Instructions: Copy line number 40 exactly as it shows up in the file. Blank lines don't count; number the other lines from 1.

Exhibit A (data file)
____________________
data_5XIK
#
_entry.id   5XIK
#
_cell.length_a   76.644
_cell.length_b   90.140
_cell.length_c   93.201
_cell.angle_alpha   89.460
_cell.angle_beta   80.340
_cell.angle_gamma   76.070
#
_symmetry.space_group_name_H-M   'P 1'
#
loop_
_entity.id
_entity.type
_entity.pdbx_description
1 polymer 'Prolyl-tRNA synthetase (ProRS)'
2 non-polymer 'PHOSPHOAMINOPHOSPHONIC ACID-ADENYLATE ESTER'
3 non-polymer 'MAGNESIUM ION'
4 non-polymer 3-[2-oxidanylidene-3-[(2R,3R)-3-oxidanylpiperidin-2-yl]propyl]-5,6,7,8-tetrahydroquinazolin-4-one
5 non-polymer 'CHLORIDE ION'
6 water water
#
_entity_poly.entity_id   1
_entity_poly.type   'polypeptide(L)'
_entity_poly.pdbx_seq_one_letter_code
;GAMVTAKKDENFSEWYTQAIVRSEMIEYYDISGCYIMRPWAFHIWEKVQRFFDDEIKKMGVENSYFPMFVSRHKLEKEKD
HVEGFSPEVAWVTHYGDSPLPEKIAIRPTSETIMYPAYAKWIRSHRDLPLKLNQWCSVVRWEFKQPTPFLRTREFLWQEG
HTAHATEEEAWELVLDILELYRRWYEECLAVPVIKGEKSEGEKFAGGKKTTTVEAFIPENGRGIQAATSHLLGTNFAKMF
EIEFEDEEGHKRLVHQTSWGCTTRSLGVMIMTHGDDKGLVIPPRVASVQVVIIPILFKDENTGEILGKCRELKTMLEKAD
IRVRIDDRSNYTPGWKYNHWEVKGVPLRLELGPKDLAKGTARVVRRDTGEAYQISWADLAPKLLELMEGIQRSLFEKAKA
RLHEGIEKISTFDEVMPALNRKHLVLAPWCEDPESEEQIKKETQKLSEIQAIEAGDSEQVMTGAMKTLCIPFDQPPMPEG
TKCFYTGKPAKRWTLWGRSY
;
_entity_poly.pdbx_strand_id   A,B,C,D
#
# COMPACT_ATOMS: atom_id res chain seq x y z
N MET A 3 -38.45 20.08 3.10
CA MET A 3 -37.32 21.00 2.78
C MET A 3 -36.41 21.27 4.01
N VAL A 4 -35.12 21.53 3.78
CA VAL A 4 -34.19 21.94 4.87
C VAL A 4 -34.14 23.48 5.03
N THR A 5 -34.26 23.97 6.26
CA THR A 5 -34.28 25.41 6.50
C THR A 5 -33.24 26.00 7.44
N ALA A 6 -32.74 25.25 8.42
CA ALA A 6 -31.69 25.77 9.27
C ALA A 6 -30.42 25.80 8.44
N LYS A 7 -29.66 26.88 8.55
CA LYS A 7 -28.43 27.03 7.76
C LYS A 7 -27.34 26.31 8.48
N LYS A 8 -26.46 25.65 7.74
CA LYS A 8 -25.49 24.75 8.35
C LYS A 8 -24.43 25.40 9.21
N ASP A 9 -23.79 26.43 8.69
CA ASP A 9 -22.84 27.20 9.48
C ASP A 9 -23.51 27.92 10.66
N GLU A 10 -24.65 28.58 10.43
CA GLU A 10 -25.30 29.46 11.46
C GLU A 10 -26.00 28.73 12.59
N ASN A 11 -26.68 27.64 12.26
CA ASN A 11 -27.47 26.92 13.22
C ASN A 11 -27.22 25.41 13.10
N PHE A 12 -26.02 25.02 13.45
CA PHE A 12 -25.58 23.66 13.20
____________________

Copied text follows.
CA MET A 3 -37.32 21.00 2.78